Water Bodies

Intimacy and race in the art and writing of Hannah Black

Hannah Black: still from Credits (2016). Colour video, commissioned by Focal Point Gallery, Southend-on-Sea, United Kingdom. Images courtesy the artist.
Hannah Black: still from Credits (2016). Colour video, commissioned by Focal Point Gallery, Southend-on-Sea, United Kingdom. Images courtesy the artist.

“As people who are not cis white men we have to try to take art as an institution approximately as seriously as it takes us, which is not very.” – Hannah Black


“The Loves of Others” was the first piece of Hannah Black’s that I read. Her observation that the couple “bears all the insufficiencies of present societal relations” was like a salve. I was in Brussels, nursing heartbreak inflicted by a handsome Dane whose white masculinity nearly erased my whole being. After perfectly describing cis het romantic love, Hannah moved on to the scary depth of it, the loss of self that can happen. Her essay succinctly articulated something I had not yet found: she talked about the effects of capitalism in a way that incorporated race and class and gender. Hannah writes beautiful texts, and she also makes videos and sometimes does performance. Since that first piece, I’ve watched Hannah’s videos online, and read her writing in Rhizome, Art in America, Frieze and Artforum. A few months ago, she published her first book, Dark Pool Party. Still, a lot of her videos and writing are dispersed and difficult to find. Whenever I do encounter Hannah’s thinking, I am comforted that she is doing the difficult work she does within the confines of the art world. I feel as if her art practice activates a shared vulnerability that transforms into strength. To do justice to this intimacy requires that it be written about in a personal way, which is what I will try to do here.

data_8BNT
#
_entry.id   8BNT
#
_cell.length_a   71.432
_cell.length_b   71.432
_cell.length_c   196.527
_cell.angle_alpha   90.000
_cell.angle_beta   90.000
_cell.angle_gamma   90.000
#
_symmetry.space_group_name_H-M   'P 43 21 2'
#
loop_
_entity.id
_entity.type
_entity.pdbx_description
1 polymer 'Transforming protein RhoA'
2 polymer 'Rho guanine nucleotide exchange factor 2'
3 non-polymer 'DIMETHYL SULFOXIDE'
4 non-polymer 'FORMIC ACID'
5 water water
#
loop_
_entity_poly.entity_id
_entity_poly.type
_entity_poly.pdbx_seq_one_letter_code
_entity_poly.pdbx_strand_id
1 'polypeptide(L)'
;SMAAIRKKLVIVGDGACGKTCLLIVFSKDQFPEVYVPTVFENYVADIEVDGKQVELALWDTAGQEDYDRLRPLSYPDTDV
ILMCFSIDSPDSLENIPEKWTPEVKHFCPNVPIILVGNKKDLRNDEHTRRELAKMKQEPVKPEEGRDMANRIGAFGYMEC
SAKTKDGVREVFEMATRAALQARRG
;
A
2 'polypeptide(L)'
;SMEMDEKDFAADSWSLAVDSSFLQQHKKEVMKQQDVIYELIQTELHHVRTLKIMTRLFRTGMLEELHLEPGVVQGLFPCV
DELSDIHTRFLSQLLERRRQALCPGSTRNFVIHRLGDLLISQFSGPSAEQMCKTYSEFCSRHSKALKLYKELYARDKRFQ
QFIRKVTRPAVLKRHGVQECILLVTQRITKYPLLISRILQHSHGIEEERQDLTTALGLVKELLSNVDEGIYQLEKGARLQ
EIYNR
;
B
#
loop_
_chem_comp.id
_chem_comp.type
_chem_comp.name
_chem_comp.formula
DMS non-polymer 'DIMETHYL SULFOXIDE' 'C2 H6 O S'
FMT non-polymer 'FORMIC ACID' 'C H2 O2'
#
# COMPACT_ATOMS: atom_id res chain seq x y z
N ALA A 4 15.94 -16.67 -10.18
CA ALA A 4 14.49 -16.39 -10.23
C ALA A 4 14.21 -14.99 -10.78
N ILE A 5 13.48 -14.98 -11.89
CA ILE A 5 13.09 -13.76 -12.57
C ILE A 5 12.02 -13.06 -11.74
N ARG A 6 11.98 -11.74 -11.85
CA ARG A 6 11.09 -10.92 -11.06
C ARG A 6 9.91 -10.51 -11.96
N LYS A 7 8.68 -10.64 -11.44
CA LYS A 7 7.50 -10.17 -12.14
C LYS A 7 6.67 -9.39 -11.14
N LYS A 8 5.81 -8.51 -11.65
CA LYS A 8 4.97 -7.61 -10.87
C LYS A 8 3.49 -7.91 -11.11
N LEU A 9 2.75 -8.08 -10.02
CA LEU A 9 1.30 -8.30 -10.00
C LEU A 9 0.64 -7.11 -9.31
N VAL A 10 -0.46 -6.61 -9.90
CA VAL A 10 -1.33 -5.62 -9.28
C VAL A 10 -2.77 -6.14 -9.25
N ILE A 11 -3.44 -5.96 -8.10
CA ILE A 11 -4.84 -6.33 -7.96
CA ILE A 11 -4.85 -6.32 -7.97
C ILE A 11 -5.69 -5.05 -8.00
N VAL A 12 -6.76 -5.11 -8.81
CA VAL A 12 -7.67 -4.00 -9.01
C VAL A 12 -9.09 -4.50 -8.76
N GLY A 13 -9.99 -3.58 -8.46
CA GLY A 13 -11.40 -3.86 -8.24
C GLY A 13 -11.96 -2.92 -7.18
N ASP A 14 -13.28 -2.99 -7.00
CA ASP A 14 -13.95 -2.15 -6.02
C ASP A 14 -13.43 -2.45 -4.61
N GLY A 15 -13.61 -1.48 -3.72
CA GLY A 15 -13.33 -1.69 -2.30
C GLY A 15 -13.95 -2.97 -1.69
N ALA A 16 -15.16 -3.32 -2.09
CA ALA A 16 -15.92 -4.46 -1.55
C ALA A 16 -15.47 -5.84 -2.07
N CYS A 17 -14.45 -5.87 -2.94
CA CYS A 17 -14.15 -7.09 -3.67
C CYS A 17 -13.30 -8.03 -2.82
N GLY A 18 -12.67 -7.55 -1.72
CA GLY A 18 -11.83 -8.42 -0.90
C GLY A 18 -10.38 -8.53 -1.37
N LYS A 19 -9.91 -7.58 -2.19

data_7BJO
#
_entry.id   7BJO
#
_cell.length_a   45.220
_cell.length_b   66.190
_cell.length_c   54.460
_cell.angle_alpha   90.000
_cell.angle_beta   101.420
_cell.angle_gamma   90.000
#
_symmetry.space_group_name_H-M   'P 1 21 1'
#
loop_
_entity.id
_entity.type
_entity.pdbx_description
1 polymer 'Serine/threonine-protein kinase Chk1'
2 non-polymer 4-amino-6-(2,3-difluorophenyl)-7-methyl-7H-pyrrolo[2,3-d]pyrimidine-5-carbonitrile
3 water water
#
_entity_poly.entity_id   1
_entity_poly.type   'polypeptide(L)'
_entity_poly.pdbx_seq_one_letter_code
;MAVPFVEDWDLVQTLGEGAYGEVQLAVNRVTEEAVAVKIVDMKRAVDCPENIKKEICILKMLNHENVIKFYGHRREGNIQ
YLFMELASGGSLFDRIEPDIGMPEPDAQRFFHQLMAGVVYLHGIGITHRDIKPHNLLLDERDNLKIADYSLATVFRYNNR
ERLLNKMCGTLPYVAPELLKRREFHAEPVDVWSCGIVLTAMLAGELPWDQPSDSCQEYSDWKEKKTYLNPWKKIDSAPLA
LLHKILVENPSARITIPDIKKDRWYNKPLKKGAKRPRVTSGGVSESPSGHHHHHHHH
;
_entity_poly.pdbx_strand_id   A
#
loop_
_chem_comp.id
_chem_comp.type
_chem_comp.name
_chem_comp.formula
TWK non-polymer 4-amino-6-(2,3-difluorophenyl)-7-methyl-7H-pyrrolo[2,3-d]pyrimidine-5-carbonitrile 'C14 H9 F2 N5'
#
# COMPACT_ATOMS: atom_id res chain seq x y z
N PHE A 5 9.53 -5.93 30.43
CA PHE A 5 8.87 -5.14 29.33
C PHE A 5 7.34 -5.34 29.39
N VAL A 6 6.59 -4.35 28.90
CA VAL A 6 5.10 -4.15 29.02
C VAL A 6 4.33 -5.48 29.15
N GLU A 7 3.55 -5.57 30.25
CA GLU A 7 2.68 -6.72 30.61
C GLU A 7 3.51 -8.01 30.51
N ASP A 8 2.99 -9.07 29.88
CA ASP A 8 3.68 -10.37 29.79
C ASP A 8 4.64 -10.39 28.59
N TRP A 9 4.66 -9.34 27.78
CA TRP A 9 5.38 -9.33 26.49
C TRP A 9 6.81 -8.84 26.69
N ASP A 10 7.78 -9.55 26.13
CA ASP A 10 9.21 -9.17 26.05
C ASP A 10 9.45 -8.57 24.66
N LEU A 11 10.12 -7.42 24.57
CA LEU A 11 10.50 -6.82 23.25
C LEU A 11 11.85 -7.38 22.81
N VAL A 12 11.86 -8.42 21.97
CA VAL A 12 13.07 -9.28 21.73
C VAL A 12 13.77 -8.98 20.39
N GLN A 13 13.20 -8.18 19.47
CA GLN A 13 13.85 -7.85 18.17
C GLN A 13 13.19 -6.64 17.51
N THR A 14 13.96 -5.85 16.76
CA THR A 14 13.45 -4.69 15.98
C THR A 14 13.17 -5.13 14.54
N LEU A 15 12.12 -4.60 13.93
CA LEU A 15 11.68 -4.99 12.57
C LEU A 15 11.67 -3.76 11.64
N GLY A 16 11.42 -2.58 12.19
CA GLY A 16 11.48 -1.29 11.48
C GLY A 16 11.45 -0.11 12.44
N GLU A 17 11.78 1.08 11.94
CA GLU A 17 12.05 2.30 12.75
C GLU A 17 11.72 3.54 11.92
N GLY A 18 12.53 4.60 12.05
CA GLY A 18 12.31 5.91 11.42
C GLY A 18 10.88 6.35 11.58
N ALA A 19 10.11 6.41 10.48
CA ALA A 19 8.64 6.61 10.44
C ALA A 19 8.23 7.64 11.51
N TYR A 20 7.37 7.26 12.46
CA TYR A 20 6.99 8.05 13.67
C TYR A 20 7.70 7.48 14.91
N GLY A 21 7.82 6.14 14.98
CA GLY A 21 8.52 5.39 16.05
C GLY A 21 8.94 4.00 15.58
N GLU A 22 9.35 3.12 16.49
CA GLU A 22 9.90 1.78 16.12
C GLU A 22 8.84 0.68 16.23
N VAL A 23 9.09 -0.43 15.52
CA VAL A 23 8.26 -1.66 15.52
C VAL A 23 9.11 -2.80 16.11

In “Closing the Loop”, Aria Dean points out the near absence, in art history, of “black women looking straight at themselves and making that looking public.” For me, this rarity is one of the strength of Hannah’s work. Departing from the notion that “the body is a register of more or less obscure credits and debts, worn as alterations on the surface, as turbulence in the organs, weighed in bone,” Hannah interrogates what it means to be bodied. She uses everything at her disposal: language, experience, personal history; tuition in literature, film, art writing and studio practice. The thought that “there is no intercessory form of being, neither in art nor in life,” leads Hannah to call out the insufficiency of analogy. Though language is a muscle that runs through her work, she challenges herself by resisting to settle for its technical limitations: “[S]he goes on to the next line and the next, hoping every time to discover new material to barricade, against hostile elements, the collective practice of living”.